Readonly: Advanced Semantics

This page lists some more complicated interactions and nuances with readonly.

readonly (function (): T) versus (readonly function(): T): references vs. objects

A (readonly function(): T) may look very similar to a readonly (function(): T), but they are actually different. The first denotes a readonly closure object, which at definition time, captured readonly values. The second denotes a readonly reference to a regular, mutable closure object:

function readonly_closures_example2<T>(
  (function (): T) $regular_f,
  (readonly function(): T) $ro_f,
) : void {
  $ro_regular_f = readonly $regular_f; // readonly (function(): T)
  $ro_f; // (readonly function(): T)
  $ro_ro_f = readonly $ro_f; // readonly (readonly function(): T)
}

Since calling a mutable closure object can modify itself (and its captured values), a readonly reference to a regular closure cannot be called.


function readonly_closure_call<T>(
  (function (): T) $regular_f,
  (readonly function(): T) $ro_f,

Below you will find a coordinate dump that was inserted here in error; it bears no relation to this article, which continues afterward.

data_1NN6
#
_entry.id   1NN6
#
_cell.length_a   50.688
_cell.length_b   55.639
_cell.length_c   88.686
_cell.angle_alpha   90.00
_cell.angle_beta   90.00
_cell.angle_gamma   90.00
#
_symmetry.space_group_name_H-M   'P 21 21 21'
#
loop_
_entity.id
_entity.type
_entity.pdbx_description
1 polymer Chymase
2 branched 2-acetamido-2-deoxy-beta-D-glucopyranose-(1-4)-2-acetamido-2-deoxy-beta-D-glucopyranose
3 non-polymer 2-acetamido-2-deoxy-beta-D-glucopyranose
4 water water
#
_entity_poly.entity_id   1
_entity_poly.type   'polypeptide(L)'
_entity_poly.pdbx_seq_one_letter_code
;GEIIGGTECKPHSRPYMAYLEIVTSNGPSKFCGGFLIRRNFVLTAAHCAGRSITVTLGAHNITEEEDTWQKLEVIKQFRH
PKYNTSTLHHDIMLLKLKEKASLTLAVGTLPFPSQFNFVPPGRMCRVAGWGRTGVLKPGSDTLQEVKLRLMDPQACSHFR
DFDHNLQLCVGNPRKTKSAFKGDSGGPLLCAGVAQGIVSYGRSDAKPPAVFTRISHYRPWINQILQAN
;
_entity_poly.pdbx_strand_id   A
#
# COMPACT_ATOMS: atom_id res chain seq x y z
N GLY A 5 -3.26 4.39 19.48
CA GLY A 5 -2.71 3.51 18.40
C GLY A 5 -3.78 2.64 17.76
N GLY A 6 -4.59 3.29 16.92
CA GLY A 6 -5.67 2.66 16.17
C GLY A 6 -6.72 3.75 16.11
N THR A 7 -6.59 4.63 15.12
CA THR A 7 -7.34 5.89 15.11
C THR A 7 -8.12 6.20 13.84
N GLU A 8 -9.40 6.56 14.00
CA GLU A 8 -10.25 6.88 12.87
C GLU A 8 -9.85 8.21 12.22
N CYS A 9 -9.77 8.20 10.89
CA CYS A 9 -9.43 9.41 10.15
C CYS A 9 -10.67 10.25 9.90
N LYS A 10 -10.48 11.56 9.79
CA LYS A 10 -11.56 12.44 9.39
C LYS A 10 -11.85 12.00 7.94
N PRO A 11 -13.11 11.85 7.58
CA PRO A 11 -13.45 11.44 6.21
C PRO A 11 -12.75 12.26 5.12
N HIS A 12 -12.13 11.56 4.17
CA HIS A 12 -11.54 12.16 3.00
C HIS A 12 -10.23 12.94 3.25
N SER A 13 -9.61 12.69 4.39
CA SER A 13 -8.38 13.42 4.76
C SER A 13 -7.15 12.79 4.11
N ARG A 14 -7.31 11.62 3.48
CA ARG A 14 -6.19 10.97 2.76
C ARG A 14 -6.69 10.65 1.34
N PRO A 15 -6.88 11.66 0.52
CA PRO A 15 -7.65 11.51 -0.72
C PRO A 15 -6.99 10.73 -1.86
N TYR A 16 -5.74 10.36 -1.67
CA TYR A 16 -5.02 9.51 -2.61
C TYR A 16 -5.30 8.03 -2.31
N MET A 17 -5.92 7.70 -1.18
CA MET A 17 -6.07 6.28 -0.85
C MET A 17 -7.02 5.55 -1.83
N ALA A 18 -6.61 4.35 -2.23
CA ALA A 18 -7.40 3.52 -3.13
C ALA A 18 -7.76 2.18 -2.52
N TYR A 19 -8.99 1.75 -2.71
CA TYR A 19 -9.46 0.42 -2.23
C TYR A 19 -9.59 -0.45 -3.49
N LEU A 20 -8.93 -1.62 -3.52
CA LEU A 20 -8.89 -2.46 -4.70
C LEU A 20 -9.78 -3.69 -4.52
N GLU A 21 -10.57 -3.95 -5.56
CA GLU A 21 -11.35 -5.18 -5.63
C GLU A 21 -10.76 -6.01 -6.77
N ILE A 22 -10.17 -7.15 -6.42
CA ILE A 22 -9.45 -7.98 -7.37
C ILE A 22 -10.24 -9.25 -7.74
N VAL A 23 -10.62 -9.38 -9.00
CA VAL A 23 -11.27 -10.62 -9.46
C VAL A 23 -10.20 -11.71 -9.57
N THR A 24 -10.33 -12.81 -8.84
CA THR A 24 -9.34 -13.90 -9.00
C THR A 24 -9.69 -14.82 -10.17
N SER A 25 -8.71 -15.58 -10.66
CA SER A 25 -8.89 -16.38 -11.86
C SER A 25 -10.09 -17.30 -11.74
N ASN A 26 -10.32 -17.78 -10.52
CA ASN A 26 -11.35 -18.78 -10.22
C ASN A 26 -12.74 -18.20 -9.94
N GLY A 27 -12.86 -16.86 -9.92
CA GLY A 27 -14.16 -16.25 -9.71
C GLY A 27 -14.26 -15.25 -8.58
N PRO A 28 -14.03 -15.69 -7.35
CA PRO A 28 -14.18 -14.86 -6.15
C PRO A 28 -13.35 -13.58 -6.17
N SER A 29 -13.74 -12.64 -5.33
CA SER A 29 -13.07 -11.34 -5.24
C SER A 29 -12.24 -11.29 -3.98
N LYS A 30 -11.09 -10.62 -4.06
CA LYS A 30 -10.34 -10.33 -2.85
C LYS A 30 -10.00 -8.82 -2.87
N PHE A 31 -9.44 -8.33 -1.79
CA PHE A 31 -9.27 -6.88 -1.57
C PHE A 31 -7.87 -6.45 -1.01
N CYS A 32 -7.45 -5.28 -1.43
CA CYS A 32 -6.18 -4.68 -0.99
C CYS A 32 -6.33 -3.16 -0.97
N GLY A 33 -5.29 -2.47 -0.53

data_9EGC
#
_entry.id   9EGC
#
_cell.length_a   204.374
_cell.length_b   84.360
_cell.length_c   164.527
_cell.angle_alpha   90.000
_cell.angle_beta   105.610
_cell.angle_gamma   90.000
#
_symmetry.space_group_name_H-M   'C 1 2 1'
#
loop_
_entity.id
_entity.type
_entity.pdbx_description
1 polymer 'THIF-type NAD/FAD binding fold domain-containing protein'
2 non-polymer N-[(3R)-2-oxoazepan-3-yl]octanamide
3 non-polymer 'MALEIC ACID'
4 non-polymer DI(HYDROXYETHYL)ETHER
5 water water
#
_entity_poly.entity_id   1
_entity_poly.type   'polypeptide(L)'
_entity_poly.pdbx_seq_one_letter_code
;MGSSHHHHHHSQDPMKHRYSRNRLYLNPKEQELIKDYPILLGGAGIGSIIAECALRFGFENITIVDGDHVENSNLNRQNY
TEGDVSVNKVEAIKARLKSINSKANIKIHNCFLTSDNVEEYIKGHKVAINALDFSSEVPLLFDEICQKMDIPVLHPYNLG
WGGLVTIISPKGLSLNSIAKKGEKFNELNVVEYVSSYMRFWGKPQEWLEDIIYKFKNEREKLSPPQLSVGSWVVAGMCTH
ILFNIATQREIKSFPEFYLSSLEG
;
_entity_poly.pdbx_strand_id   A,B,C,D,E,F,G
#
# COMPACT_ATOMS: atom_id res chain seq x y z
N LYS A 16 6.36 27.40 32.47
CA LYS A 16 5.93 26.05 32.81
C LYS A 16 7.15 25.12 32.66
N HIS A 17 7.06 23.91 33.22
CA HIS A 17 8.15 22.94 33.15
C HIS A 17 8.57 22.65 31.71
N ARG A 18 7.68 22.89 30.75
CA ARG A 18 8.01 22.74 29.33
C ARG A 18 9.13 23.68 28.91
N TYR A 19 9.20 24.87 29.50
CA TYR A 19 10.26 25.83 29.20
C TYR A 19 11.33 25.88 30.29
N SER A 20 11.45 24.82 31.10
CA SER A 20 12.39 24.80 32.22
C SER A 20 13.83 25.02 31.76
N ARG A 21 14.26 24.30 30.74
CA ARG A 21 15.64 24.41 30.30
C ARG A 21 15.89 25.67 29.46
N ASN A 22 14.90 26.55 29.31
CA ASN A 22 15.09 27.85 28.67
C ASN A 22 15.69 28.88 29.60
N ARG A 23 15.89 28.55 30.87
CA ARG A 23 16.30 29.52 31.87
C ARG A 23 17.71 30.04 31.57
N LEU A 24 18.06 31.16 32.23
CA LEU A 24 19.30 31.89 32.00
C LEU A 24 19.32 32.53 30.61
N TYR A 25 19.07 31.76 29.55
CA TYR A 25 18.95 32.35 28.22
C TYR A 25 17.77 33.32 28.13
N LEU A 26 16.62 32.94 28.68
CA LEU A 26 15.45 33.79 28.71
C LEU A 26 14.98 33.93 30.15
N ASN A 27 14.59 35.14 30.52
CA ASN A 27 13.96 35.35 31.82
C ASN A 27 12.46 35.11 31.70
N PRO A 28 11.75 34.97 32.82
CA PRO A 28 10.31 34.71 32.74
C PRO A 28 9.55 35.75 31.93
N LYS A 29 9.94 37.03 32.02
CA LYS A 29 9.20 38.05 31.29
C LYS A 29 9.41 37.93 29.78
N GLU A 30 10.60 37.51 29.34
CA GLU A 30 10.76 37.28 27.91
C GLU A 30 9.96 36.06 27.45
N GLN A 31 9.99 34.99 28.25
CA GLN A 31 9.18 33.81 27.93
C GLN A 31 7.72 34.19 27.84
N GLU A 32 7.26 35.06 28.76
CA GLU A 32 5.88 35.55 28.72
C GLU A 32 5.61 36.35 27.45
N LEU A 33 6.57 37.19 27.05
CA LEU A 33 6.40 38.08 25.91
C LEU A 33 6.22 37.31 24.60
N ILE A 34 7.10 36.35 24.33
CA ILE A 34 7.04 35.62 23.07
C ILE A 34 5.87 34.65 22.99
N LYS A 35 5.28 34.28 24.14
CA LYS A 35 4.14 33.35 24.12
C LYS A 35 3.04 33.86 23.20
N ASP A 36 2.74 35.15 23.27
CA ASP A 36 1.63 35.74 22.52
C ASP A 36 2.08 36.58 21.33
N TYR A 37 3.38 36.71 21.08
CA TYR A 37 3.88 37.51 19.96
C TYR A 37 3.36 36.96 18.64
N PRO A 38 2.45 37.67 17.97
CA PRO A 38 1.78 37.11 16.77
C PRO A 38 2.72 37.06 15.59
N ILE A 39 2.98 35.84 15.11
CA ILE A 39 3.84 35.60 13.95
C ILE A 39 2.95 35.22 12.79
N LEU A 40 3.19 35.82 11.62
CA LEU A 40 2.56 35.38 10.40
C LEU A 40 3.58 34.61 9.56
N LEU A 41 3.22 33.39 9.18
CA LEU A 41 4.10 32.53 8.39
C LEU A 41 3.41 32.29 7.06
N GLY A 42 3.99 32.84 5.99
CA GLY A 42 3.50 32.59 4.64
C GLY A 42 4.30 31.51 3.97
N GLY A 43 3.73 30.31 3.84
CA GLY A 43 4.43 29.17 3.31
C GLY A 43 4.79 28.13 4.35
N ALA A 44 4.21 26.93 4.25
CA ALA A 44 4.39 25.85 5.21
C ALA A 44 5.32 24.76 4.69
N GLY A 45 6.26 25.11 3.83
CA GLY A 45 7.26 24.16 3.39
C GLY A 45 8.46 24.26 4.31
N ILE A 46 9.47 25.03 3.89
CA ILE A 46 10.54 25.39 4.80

) : void {
  $ro_regular_f = readonly $regular_f; // readonly (function(): T)
  $ro_regular_f(); // error, $ro_regular_f is a readonly reference to a regular function
}

But a readonly closure object can have readonly references and call them, since they cannot modify the original closure object on call:

function readonly_closure_call2<T>(
  (function (): T) $regular_f,
  (readonly function(): T) $ro_f,
  ) : void {
    $ro_regular_f = readonly $regular_f; // readonly (function(): T)
    $ro_regular_f(); // error, $ro_regular_f is a readonly reference to a regular function
    $ro_ro_f = readonly $ro_f; // readonly (readonly function(): T)
    $ro_ro_f(); // safe
  }
Typechecker output
File "/home/example/readonly_closure_call2.hack", line 11, characters 5-17:
This function is readonly, so it must be marked readonly at declaration time to be called. (Typing[4428])
  File "/home/example/readonly_closure_call2.hack", line 7, characters 3-18:
  Did you mean to annotate this typehint as a (readonly function(): T)?

Converting to non-readonly

Sometimes you may encounter a readonly value that isn’t an object (e.g.. a readonly int, due to the deepness property of readonly). In those cases, instead of returning a readonly int, you’ll want a way to tell Hack that the value you have is actually a value type. You can use the function HH\Readonly\as_mut() to convert any primitive type from readonly to mutable.

Use HH\Readonly\as_mut() strictly for primitive types and value-type collections of primitive types (i.e. a vec of int).

class Foo {
  public function __construct(
    public int $prop,
  ) {}

  public readonly function get() : int {
    $result = $this->prop; // here, $result is readonly, but its also an int.
    return \HH\Readonly\as_mut($this->prop); // convert to a non-readonly value
  }
}